I took a deep breath. The smell of new electronics hung in the air, giving me some inspiration. My fingers reached down. A modern synth-string sound emanated from the studio speakers. Yes, modern, and yet the strings had a certain sizzle that spoke of the late 1970s. I had spent over an hour getting the sound just how I wanted it.
I listened closely, with my body as much as my ears.
My fingers changed position on their own, so I had a G in the bass. My left hand was also playing a D, with a Bb, D, F and A in the right hand. The smoldering G minor 9th chord just oozed that downtown, cool jazzy feeling. You know the one.
I shifted, without thinking to B Major 7. Yeah, a quick pivot on the Bb/A#. It felt right, and better yet, with that sizzling string sound, it sounded right, even if very dissonant. Very, very dissonant.
I pivoted back and forth a few times. Yeah, that’s it.
I renamed the D# in my right hand to “Eb” and did another pivot to an F Major minor 7. Without thinking it resolved into a Bb Major triad.
OK, it was smooth transition, but too obvious, and perhaps a little hokey after that jazzy beginning, don’t you think?
I heard laughter.
Lifting my fingers from the keys, I pivoted.
So, that wasn’t my cat listening in. It was her.
“Funny,” I said.
“You should have seen your expression when the full impact of that last chord hit you!” She doubled over in her mirth.
I shook my head.
In the wink of an eye her pure sensuality was covered in a very conservative, 18th century outfit.
“That resolution to the Bb was the perfect classical resolution, no? And you used to enjoy classical so much!” she said. “You were going to be a serious composer and we actually wrote an hour-long symphony for a very large orchestra. Super complex piece too, if I remember.”
“Is that a complaint? Do you want me to go back to ‘serious concert music’ again?”
The muse was once again all Earthy sensuality. “Hell no! This is much more fun.” She shimmied for a moment and then stopped. “But…”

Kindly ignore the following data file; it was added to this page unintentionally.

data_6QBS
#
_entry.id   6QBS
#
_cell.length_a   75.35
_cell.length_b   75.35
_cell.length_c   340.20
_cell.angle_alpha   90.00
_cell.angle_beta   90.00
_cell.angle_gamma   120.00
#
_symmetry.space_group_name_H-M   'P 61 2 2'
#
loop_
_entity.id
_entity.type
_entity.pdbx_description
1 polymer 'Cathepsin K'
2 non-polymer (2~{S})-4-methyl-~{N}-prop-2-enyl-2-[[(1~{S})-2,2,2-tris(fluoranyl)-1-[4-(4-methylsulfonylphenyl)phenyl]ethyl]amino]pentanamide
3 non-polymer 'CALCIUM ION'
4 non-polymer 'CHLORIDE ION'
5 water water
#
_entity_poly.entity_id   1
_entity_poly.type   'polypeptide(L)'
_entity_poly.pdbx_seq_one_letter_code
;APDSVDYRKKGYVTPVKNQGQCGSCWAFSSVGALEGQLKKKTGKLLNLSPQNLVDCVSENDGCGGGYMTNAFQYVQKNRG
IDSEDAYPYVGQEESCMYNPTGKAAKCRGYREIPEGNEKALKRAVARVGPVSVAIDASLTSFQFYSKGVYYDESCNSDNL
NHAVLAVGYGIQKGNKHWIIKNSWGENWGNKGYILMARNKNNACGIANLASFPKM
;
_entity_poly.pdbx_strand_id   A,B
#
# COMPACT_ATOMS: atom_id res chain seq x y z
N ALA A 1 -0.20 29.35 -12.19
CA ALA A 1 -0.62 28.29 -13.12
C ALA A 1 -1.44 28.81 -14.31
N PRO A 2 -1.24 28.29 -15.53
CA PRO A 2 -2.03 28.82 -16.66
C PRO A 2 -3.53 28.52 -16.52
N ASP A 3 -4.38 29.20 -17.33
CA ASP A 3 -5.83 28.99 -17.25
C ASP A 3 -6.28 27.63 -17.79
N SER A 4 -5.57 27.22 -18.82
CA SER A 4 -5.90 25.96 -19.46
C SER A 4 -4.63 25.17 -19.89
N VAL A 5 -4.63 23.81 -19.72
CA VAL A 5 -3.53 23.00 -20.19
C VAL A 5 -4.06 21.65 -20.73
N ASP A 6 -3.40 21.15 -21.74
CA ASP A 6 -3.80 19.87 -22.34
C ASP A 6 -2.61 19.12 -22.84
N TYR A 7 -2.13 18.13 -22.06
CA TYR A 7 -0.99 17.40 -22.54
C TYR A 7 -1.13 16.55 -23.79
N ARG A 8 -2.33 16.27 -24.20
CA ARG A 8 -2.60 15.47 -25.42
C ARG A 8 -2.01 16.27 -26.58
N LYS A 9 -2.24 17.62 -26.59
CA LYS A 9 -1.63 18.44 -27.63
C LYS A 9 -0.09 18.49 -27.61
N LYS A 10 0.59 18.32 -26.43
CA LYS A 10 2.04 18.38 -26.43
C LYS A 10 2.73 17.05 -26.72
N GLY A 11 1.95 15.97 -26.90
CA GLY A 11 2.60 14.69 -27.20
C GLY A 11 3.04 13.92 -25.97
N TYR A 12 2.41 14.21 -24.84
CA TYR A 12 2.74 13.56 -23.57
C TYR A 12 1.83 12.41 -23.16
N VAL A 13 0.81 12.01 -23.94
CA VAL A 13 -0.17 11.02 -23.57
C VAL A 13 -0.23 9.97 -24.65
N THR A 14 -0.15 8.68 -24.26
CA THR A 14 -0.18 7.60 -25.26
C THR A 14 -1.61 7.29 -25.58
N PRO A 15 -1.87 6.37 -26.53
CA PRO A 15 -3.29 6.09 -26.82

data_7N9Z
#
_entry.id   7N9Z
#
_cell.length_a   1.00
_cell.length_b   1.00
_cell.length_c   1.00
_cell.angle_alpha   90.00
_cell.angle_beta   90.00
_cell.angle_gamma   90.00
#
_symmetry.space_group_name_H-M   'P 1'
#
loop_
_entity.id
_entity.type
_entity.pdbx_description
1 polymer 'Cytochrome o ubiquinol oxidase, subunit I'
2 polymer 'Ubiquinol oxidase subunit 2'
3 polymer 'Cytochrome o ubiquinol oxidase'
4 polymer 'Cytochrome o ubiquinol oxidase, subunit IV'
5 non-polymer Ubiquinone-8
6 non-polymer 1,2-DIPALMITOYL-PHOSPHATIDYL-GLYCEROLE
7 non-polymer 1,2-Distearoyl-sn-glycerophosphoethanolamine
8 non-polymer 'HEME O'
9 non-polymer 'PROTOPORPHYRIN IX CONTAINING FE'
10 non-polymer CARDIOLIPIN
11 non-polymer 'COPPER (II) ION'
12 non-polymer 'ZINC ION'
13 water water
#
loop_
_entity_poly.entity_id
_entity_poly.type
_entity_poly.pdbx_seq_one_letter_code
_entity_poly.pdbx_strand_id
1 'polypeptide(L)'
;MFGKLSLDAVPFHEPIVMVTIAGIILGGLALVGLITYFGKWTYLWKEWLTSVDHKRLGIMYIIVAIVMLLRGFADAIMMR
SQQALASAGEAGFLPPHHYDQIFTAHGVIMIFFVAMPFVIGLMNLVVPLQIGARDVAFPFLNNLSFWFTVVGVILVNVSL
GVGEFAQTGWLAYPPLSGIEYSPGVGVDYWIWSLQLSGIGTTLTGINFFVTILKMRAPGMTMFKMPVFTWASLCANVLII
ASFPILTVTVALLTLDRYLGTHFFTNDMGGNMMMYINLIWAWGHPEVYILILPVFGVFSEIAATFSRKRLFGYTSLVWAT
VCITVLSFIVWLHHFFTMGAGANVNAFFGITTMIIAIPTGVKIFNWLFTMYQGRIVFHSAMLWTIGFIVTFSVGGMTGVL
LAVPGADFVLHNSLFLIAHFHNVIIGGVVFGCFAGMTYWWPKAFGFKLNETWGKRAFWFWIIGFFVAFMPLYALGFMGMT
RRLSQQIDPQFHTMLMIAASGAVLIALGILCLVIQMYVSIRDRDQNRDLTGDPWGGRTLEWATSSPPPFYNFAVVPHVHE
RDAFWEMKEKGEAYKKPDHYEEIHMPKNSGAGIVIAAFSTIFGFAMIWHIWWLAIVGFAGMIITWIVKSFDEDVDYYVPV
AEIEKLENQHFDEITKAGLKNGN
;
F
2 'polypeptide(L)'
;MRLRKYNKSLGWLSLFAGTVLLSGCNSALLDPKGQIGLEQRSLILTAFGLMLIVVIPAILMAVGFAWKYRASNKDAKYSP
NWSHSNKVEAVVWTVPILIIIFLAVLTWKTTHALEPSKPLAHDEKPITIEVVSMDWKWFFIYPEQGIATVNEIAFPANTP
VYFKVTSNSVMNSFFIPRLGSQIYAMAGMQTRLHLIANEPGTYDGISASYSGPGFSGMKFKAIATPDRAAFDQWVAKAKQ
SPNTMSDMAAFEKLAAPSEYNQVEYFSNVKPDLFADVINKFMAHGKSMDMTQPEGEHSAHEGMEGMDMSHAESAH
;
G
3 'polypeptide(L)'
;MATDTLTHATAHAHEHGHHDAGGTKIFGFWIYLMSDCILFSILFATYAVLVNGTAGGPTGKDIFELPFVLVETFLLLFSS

“My sister was visiting me the other day and said she’s not done with you.”
“But, what? You have a completely finished novel waiting to be published. When did you last work on that?”
“I drew a map on Monday! The cover is completed! I’m working on it!”
“Yeah, that was our other sister’s fault. She likes to watch you draw, paint and take pictures and stuff. How distracting. Bitch. I mean, when did you last write?”
“Uhm. I did make a few small corrections in July, when a beta reader sent me an errata sheet.”
“Really? That is not creative! No wonder my favorite sister is in hiding!”
“But when is the last time I was super creative with music? It might have been that symphony…”
“You’ll have my undivided attention…. later. And what about those thirty or forty short stories you were going to narrow down to a manageable level for a book of stories? They’ll need a ton of attention before seeing the light of day.”
“And then there are a thousand other stories fluttering around that airy skull of yours.”
“Have you even thought of writing a more complex piece of fiction in the last year? A book? A novella? Anything?”
“Yeah, you see…”
“Promise me you will write tomorrow and I will tell her to come back for a visit. You’ll like that. I know. And so will she, which will make me happy.
“Uhm, and if I don’t promise?”
I tried and just couldn’t get back into the grove. A few I-IV-V progressions that were lame. I tried some 7th and 9th chords, but they sounded awful, not smooth at all.
“OK, OK, I’ll start again. Tomorrow…”
Suddenly I was back to that original progression, but that F 7 went into a C minor 7, which, with one note change, became an Ab major 9, the Neapolitan chord for G minor with an added 9th, so it resolved to that G minor like nobody’s business, though a different voicing than before. A few notes moving around and we are back to the same voicing as the start, which kept moving to the dissonant B, before returning to the G 9. A little more movement, but this time instead of the B, it stopped at a D major, the dominant, unresolved. Strangely, after that B, the non-dissonant D was a shock.
Hmm, not done, but better.
I played again, hearing a groove in the back of my head. At the end I slowly lifted my fingers waiting for the last reverberations to evaporate.
I looked up. Her eyes were on fire. Damn it, literally on fire. I hate it when she does that trick! But the eyes soon extinguished to hot, glowing coals.
“When we pick it up after my sister finishes with you, we’ll put in a funky bass line to add a bit of groove. Something sinewy and sexy. And then…”
She winked… a wink that promised more than was appropriate…
And then winked out of existence.
I played a chord.
It was sour.
Her sister would be back tomorrow and we’d write.
Or so I hoped.
I wrote this little amusement in answer to a challenge set down not by a muse, about a muse, by D. Wallace Peach. See here.